Altobelli Family Farm

There is nothing I love more in the summer than some fresh produce, especially corn. Altobelli Family Farm in Kinderhook, NY seriously has the best corn in town. Their farm stand is my go-to spot in the summer to pick some up as well as other delicious vegetables for dinners and BBQ’s. While their corn is my personal favorite, they also have a wide variety of other crops they harvest from Spring to Fall that you can enjoy. Not to mention, the owners, John and Becky, are the nicest people who truly love what they do. So, let’s learn more about Altobelli Family Farm and the hard working family behind it!


Farm Name: Altobelli Family Farm
Owners: John and Becky Altobelli
Established Year: originally 1956 – Dominick Altobelli
Farm Location: 1202 Old Post Rd, Kinderhook NY

Retail Location: Kinderhook, NY
Facebook: @AltobelliFamilyFarm
Website: altobellifamilyfarm.com

Tell us more about how your farm was established and how it’s evolved into what it is today. 
John’s grandfather, Dominick Altobelli and His wife Dominica purchased the farm in 1956.

It was apples,  pears, and small vegetables.  He also owned Pelham Produce in Pelham, NY and would sell the fresh produce there.  John’s father and mother ran that business and John came up to Kinderhook to help his grandfather.   After he passed away, John expanded the farm in to more vegetable than fruit,  clearing apples to make room for corn, tomatoes, squash, peppers, cukes, eggplant, winter squash, and pumpkins. 

What does your farm specialize in and what is it that you harvest and sell?  
Our main crops are corn and tomatoes.  We plant corn in stages, several varieties,  so the harvest is staggered through the season lasting into fall.  Early varieties are covered with Row Cover that allows sunlight in, rain and air, but keeps damaging frost off.  We aslo plant what’s called bare ground, which is planting without the row cover.  We usually plant 120 to 140 acres of corn and sell it wholesale to Fresh Direct in NYC, Dave’s Market in Rhode Island, and at our stand.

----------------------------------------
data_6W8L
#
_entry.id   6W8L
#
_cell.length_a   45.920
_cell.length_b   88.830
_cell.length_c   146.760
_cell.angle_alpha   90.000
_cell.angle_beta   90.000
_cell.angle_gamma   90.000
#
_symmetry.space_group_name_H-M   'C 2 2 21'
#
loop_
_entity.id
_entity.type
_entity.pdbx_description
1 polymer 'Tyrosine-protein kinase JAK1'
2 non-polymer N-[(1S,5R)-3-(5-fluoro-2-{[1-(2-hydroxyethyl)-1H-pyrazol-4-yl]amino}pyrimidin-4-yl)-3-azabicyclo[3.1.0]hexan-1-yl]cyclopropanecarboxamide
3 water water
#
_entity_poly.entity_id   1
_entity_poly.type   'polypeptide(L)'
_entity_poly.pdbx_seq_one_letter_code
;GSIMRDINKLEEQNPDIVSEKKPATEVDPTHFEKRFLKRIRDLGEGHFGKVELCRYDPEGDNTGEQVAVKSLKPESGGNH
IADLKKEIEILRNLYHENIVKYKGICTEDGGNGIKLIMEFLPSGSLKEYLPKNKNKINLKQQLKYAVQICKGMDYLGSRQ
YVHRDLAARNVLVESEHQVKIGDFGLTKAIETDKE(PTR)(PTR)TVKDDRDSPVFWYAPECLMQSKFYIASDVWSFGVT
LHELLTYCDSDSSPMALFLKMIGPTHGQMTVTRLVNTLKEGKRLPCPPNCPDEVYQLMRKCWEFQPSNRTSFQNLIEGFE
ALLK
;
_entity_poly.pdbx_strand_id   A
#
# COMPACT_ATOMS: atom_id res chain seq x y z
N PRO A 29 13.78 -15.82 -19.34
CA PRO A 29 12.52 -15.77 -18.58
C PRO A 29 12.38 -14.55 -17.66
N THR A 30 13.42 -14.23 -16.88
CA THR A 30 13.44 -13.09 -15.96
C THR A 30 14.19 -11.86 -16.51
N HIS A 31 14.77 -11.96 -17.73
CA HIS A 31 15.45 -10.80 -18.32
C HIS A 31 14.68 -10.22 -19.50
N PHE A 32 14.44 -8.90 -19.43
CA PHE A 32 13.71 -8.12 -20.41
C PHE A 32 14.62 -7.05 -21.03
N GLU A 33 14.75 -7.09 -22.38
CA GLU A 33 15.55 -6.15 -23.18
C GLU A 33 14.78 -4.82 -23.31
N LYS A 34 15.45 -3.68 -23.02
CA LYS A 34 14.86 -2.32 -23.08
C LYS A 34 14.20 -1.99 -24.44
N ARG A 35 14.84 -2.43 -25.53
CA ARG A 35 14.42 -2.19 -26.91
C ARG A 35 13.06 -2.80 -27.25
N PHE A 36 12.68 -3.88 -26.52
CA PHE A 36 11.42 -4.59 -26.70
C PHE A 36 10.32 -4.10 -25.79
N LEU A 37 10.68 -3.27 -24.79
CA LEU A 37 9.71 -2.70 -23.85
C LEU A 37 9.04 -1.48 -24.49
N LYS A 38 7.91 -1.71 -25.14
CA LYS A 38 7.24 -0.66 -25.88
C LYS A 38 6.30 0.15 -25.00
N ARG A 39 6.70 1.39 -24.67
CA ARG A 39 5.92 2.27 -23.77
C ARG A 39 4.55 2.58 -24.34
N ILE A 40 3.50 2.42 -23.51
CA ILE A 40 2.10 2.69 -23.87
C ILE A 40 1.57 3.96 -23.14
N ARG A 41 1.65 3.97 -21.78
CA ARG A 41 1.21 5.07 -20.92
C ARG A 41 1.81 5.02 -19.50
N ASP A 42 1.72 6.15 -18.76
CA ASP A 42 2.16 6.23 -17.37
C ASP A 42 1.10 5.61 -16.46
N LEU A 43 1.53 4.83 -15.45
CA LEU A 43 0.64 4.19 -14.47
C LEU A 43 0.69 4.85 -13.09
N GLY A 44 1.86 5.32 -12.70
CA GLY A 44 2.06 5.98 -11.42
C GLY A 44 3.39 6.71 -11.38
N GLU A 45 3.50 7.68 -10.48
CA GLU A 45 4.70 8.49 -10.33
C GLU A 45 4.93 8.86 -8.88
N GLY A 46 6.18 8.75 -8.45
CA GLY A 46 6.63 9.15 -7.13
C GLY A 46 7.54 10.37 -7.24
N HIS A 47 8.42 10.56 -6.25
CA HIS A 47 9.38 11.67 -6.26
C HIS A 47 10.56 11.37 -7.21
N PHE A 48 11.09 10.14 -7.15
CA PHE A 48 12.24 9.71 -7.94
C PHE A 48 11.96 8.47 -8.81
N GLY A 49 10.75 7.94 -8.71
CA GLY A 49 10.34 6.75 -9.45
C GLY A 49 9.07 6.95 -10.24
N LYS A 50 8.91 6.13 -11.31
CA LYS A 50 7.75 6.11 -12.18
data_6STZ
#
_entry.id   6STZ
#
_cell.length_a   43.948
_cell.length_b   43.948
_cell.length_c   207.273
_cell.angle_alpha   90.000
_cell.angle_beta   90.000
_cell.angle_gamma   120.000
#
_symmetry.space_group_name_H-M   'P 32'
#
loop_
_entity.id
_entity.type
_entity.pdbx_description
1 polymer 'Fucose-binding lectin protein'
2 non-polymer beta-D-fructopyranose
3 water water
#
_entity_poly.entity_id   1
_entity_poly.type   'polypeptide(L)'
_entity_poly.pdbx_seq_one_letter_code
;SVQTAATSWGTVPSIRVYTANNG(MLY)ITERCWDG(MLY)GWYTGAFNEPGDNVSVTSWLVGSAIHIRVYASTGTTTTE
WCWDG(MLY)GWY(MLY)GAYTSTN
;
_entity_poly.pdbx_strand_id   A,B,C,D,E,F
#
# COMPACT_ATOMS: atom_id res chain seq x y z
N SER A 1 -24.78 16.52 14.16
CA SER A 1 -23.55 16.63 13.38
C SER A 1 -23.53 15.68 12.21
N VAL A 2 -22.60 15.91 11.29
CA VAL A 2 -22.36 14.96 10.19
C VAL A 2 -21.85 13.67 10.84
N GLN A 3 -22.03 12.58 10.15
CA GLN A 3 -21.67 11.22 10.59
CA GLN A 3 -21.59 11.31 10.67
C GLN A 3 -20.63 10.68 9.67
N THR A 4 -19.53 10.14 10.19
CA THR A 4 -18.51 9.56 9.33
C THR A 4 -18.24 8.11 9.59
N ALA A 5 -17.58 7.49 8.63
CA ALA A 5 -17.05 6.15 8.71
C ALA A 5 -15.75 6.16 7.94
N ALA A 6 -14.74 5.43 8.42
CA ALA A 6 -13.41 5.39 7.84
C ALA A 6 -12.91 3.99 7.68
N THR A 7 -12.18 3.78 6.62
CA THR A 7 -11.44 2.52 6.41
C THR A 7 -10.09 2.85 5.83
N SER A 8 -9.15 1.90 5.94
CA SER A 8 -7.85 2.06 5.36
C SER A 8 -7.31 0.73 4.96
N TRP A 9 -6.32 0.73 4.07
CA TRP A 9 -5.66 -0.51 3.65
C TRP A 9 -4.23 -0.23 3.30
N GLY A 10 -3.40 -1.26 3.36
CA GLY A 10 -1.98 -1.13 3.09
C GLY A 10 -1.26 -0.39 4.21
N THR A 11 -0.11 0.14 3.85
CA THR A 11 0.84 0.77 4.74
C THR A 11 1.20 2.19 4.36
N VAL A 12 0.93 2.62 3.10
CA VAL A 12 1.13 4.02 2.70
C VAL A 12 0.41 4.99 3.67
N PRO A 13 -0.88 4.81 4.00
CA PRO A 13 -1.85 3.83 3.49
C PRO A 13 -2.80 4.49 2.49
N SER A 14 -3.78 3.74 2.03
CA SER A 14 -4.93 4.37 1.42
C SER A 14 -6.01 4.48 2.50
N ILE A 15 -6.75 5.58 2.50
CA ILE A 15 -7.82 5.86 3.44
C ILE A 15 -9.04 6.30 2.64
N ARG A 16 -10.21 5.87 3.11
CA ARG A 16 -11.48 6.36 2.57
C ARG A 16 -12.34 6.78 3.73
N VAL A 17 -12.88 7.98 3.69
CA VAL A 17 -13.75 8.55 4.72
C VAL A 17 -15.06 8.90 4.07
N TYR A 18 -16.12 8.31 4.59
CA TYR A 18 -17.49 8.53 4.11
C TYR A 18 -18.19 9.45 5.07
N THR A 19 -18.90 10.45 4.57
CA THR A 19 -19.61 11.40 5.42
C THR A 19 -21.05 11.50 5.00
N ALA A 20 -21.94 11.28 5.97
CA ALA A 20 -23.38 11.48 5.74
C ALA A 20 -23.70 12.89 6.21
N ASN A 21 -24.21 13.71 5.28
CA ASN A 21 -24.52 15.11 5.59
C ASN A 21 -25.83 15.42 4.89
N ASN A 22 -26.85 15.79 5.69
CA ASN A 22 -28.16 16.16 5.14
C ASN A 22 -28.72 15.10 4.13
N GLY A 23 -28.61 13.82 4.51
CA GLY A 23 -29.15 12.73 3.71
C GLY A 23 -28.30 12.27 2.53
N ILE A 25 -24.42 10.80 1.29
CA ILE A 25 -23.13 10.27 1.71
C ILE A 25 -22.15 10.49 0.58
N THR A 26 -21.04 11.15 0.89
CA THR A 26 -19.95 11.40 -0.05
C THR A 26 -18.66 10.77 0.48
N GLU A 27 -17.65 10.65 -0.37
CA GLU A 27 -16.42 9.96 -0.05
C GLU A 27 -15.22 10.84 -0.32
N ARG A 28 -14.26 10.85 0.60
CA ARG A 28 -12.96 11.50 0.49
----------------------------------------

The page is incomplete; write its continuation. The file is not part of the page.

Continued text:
Tomatoes are seeded in our greenhouses, germinated, transplanted, and then planted on black plastic that has a drip line for irrigation close to the roots.   All tomatoes are planted, staked, suckered and tied three times for maximum growth.  Each plant supplies about 30 lbs of tomatoes. We do 2 plantings of tomatoes as well as 900 plants in our greenhouse.   Our other vegetables are also planted on the black plastic with drip tape irrigation.  – squash, cukes, peppers, eggplant.  Winter squash and pumpkins are bare ground planted.   We have three pond that we irrigate all crops with. 

The fact that we rotate crops all over the 240 acres of the farm, using organic compost, and cover crop such as rye, enriches the soil and gives back vital nutrients  that crops need.  After harvest, the ground is turned over, seeded with rye and in the spring, it is harvested for fellow farmers’ use for feed, then the roots of the rye are disced back into the soil and then planted. “Take care of the land, and it will take care of you”.

When is your busy season and where can people find and buy your products? What is your top seller?